Los Angeles City Hall
This post is for our readers who live in Los Angeles, or who care about this Tuesday's municipal elections in LA.
You may have overlooked your Voter Information Pamphlet this spring, because it arrived as thin as a piece of junk mail. Tuesday’s mayoral election is a critical one however, and will determine much about the future of the City of
For moms on the run and folks who haven’t time for the details here’s our view of Tuesday’s vote:
Hertberg is a former California Assembly Speaker and the only serious candidate from the Valley. He is also the only candidate courageous enough to tell the truth about
Charter Amendment 1 – Port Police Pension: Vote No.
Charter Amendment 2 – Revision to Police & Fire Pension Plan: Vote Yes.
This amendment would allow retired fire and police officers to come out of retirement and assist our city forces when needed. Must have been in retirement no more than three years.
Los Angeles Community College District Elections
Vote for incumbents except Office No. 6; for that office vote for Gerald Wayne Perttula, a solid thinker.
THE INSIDE STORY
Mayor Jim Hahn hasn’t the personality or creativity to lead the charge necessary to change
Hahn's challengers can smell weakness like pit bulls. Bernard Parks wants revenge because Hahn deposed him as Chief of Police. We’ve run into Bernard Parks repeatedly at inner city events where he has been building his base for four years. Parks hopes to win by reassembling the minority votes and liberal west side votes which elected Tom Bradley. Parks is a former cop elected by limited support to serve one pocket of the City Council. He is not a skilled politician, he is not a visionary, he is not a builder.
State Senator Richard Alarcon is running on the dream of building a city wide mass transit system. “How” never seems to come up. He joins the most dangerous candidate in the race,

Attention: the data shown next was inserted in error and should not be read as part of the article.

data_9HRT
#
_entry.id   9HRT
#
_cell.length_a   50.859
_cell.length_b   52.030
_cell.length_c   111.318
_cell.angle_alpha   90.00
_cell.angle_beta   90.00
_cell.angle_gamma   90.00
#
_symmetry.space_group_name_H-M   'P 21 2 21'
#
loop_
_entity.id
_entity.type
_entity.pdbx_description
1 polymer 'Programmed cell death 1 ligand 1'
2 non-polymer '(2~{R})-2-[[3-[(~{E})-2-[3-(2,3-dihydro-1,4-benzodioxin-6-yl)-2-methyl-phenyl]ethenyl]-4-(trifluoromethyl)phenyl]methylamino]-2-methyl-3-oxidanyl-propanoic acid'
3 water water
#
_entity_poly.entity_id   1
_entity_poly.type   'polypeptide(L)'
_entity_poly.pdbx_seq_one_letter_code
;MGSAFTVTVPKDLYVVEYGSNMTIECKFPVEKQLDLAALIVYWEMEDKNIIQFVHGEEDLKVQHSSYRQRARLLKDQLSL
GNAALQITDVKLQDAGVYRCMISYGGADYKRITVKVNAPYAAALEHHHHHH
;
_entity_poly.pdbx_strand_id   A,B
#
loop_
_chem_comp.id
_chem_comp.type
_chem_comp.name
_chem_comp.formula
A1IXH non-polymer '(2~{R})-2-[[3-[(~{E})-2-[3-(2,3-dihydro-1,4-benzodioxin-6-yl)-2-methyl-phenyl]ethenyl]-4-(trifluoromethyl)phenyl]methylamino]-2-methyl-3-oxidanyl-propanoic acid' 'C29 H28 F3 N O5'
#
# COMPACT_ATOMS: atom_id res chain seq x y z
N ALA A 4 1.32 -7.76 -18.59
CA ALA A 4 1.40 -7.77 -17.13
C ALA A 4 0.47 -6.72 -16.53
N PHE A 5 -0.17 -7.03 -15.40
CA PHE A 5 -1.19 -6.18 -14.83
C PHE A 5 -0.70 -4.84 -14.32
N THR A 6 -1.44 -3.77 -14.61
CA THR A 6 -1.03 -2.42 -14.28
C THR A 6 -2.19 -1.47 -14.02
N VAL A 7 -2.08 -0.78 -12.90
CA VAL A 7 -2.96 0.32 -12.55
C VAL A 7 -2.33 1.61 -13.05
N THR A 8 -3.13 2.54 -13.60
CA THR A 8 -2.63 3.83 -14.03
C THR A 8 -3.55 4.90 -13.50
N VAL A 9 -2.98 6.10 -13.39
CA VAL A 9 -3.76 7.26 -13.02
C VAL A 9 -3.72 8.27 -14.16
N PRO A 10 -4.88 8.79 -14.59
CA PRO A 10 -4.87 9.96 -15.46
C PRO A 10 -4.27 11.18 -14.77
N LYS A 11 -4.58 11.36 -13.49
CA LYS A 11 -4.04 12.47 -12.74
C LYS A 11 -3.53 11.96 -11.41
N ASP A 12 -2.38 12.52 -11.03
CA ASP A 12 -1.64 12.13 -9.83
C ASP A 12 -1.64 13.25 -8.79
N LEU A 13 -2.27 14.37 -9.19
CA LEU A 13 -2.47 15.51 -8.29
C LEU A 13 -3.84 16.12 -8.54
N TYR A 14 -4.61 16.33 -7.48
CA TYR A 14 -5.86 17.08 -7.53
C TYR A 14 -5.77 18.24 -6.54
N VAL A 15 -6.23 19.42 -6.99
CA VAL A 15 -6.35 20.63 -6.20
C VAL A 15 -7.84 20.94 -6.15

Antonio R. Villaraigosa in making a run for the rich vein of Latino votes that may one day rule
Look for the United Teachers Union of Los Angeles, with 72,000 members to hop right on board the Villaraigosa train. That union has been hijacked by a hard left-wing leadership that is likely to put a new, tougher stranglehold on the already-gasping
This is why you see Governor Schwarzenegger, Richard Riordan and Keith Richman circling the wagons around Bob Hertzberg, and The Hedgehog Blog endorsing Hertzberg. He is the only candidate that is addressing the “elephant in the room.” There will be no real change in
Bob Hertzberg alone may not be the answer to confronting this problem, but he has the backing of those at the state level who can. This weekend we received a recorded phone message from a vague political source pounding Hertzberg for his assault on LAUSD. That is the surest sign Hertzberg is on the right track.
Today’s Daily News offers other interesting insights into this important Mayoral runoff. Get educated; read the entire Daily News story here. Some excerpts:
Polls reflect the impact of those actions and have the mayor -- unbeaten in six citywide elections -- locked in a virtual dead heat with Villaraigosa, who is generally seen as the front-runner in the primary, and Hertzberg, who has overcome low name recognition to get to the top rung of candidates.
"We like our position," Hertzberg campaign manager John Shallman said. "We have been gaining momentum and the mayor has been slipping. Once you start dropping, it is hard to come back."
The mayor's strategists express similar confidence, counting in great part on union support to mount a strong get-out-the-vote effort on election day.
"We know where our votes are and we know how to get them," said Hahn campaign consultant Kam Kuwata. "
is a large, diverse city and you have to campaign in all parts of it to succeed." Los Angeles
Hahn also has the biggest campaign war chest and the most amount of money being spent on his behalf from independent expenditure committees.
How that plays out Tuesday is being closely watched for keys to where the diverse
electorate is heading. Los Angeles
. . .
[According to Political consultant Tom Sullivan] the demographics of the city have changed since Bradley's election -- with no one able to predict how different voting blocks will turn out.
"You have a large Latino vote, but it isn't just concentrated on the Eastside anymore," Sullivan said. "There is a large Latino population in the
San Fernando Valleyand Harbor areas, but they are much more independent voters and the black vote is not as influential as it once was."
Get out and vote this Tuesday!